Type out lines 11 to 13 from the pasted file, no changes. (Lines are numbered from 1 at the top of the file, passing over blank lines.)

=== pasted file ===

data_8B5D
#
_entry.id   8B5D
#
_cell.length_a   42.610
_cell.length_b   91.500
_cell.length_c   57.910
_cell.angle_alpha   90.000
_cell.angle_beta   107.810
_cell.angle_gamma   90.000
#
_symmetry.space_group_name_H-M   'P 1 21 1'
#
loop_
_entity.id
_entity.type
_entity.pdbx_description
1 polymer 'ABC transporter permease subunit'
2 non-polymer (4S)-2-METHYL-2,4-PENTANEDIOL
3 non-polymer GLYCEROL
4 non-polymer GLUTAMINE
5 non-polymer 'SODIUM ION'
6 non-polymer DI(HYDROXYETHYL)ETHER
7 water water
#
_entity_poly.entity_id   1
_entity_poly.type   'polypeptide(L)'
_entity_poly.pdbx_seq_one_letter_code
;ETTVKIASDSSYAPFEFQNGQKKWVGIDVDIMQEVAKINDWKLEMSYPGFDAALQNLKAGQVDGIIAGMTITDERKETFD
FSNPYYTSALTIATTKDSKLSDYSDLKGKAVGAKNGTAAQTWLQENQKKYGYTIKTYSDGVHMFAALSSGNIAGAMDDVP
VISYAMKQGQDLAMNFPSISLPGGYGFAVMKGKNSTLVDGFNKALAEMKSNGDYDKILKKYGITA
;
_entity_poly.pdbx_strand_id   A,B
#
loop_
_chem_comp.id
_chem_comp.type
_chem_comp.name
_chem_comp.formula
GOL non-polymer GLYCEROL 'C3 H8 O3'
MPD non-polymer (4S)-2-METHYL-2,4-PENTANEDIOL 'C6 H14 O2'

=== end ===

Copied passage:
#
_symmetry.space_group_name_H-M   'P 1 21 1'
#